The Unexpected Everything(5)By: Morgan Matson
“Are you all set with everything?” my dad asked, and I wondered if this sounded as strange to him as it did to me, like he was reading badly written lines he hadn’t fully memorized. “I mean . . . do you need a ride?”
“I’m fine,” I said quickly. The last thing I needed was to have my dad drive me onto campus trailed by a CNN news truck. “Palmer’s driving me. It’s all arranged.” Palmer Alden—one of my three best friends—loved any opportunity for a road trip, and when she’d seen me looking into buses and car services, she’d jumped into action and started planning our route, complete with mixes and snack stops. Her boyfriend, Tom, was coming as well, mostly because he insisted, since there was a rumor that Hairspray was going to be our school musical next year, and he wanted to do some “method research.”
“Oh, good,” my dad said. Peter must have finished answering a question, because suddenly the shouts of the press outside got louder. I winced slightly and took a step away from the door.
“Well,” I said, tipping my head toward the kitchen. My phone was in there, I was pretty sure. Not that I even really needed to check it, but I wanted this to be over. The whole day had been strange enough, and we didn’t need to keep adding to it by trying to have the world’s most awkward conversation. “I’m going to . . .”
“Right,” my dad said, his hand reaching toward his suit jacket again, out of habit, before he caught himself halfway and dropped it. “And I should . . .” The sentence trailed off, and my dad glanced around the entryway, looking lost. I felt a sudden flash of sympathy for him. After all, my dad always had something to do. He was beyond busy, his day scheduled to the minute sometimes, always in the center of a group of staff and handlers and interns and assistants. He ran his team; he was respected and powerful and in control. And now he was standing in our foyer without his BlackBerry, while the press tore him apart just a few feet away.
But even as I felt bad for him, I knew there wasn’t anything I could do or say. My dad and I fixed our own problems—we took care of them ourselves, didn’t share them with each other, and that was just the way it went. I gave him a quick smile, then started toward the kitchen.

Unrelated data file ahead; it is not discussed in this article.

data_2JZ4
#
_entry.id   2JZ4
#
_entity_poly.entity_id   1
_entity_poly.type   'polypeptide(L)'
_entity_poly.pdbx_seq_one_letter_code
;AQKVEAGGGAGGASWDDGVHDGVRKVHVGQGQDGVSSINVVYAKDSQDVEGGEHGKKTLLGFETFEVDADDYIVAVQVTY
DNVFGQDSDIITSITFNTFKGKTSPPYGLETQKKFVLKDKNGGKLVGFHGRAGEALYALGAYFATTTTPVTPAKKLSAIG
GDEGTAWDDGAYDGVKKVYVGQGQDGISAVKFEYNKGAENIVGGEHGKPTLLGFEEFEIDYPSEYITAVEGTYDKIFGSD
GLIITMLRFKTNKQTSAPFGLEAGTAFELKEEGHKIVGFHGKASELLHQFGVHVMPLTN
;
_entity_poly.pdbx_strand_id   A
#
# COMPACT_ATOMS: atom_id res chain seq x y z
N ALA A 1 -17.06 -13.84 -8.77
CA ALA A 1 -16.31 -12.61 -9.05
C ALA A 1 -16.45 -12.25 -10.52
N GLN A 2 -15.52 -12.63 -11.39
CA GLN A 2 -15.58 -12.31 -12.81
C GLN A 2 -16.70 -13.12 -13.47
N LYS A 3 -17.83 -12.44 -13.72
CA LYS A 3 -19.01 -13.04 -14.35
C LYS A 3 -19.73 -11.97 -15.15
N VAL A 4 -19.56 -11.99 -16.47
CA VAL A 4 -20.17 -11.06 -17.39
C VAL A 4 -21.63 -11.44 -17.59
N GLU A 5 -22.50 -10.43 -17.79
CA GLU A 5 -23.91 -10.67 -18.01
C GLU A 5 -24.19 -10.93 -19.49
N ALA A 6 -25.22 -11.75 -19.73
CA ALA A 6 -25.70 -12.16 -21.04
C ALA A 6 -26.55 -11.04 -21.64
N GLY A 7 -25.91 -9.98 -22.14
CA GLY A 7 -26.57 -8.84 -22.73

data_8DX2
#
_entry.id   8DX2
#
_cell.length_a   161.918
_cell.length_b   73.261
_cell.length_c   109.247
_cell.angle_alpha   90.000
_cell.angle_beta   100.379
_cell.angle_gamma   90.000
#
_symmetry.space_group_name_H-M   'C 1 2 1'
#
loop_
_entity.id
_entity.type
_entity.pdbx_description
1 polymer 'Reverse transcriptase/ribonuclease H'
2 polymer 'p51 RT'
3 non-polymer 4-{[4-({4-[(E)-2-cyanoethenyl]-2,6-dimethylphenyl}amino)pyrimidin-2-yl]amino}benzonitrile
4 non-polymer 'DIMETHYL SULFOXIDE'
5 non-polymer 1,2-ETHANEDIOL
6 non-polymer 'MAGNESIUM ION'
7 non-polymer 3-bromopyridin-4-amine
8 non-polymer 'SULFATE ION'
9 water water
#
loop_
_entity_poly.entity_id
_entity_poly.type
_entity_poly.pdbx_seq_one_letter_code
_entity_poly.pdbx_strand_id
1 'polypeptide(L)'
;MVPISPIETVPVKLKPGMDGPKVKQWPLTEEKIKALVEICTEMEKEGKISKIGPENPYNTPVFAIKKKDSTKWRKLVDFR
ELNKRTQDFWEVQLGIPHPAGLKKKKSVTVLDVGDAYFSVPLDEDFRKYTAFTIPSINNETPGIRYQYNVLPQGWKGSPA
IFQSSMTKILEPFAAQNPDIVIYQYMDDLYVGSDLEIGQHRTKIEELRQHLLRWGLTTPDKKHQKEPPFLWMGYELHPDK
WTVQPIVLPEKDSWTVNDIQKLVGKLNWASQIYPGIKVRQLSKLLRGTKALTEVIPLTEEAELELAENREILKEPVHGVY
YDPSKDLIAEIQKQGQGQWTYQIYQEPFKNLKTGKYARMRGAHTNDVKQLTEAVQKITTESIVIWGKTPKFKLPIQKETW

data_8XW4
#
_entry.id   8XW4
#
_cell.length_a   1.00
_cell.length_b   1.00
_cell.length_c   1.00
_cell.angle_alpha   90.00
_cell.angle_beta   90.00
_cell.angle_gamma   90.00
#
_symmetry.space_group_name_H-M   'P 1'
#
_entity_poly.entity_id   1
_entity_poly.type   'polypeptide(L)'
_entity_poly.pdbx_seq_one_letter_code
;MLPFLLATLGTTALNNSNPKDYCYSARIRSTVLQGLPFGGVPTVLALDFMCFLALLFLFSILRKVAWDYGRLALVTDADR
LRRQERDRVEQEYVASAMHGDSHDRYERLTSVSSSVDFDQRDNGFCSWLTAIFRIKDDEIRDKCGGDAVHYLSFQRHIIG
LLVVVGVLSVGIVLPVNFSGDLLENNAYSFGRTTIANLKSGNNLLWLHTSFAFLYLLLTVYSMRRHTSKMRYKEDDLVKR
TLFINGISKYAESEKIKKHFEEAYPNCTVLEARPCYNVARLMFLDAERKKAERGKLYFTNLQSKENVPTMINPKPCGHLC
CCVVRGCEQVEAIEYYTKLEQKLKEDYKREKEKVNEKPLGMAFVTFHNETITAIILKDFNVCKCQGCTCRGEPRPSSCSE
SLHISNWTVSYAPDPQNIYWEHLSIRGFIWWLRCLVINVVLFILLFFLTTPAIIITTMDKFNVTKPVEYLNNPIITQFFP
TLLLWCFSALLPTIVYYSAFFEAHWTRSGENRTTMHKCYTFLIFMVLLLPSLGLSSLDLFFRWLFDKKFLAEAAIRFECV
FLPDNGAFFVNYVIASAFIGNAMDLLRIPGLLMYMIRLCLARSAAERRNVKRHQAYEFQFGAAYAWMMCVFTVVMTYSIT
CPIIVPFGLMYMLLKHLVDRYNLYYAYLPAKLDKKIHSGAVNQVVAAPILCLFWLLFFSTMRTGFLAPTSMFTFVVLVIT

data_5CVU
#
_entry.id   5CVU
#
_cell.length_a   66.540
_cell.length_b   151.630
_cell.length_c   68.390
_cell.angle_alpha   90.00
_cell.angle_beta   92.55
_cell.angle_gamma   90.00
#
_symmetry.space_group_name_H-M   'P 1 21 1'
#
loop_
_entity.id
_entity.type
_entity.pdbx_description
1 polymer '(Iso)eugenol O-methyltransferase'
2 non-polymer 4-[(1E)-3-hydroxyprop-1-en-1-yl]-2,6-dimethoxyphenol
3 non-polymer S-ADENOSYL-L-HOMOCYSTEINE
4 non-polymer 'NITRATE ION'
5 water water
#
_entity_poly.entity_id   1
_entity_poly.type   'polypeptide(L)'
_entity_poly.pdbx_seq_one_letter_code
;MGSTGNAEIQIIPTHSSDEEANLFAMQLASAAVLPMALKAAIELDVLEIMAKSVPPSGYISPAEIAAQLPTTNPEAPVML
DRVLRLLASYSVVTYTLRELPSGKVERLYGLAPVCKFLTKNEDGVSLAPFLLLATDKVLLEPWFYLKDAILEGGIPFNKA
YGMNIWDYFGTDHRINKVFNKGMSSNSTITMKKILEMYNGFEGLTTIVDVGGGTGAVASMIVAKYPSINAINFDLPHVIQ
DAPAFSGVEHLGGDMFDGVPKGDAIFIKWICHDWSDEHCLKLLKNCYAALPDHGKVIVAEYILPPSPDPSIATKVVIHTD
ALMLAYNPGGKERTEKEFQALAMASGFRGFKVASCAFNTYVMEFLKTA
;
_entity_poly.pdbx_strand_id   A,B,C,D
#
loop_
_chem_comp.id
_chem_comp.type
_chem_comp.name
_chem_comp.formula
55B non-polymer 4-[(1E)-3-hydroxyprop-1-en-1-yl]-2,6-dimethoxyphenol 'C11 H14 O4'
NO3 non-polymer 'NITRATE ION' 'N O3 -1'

“Andie,” my dad said when I was nearly to the kitchen door. “I . . .” He looked at me for a moment before putting his hands in his pockets and dropping his gaze to the wooden floors, which seemed impervious to scratching, looking as brand-new as the day I’d first seen this house, like nobody actually lived here at all. “Thank you for standing up there with me. I know it was hard. And I promise I won’t ask you to do that again.”
A memory flashed before me, fast, just a collection of images and feelings. Another press conference five years earlier, my mother, her hands on my shoulders, squeezing them tight as I tried not to flinch while the flashes went off in my eyes. The way she’d leaned down to whisper to me right before, when we were standing behind the doors of my dad’s congressional offices, the synthetic hair of her wig tickling my cheek, so unlike the soft curls I used to wind around my finger whenever she would let me. “Remember,” she’d said, her voice low and meant only for me, “if things get too dramatic, what are you going to do?”
“Mom,” I’d said, trying not to smile, but fighting it with every millimeter. “I’m not.”
“You are,” she said, straightening my dress, then my headband. She tugged on the end of her hair and arched an eyebrow at me. “If things are going badly and we need a distraction, just reach up and yank it off. They’ll forget all about what they were asking your dad.”
“Stop,” I said, but I was smiling then; I couldn’t help it. She leaned down closer to me, and I felt my smile falter as I could see just how thin she was, her skin yellowing underneath the makeup she’d carefully applied. How I could see the veins in her face, the ones that we must all have—but on the rest of us they were hidden, not exposed where they shouldn’t be.
How the press conference had gone on longer than they’d expected, how my mother had left me to go stand with my dad when he started talking about her. It had all been about her, after all—the reason he was pulling his name from consideration for vice president, despite the fact that it was going to be him, everyone knew that. It was supposed to be him. How hard I’d fought not to cry, standing alone, knowing even then that if I did, that would be the story, the picture on the front page. And when it was over, how my dad had given me a hug and promised me that was that, and I’d never have to go through another one of those again.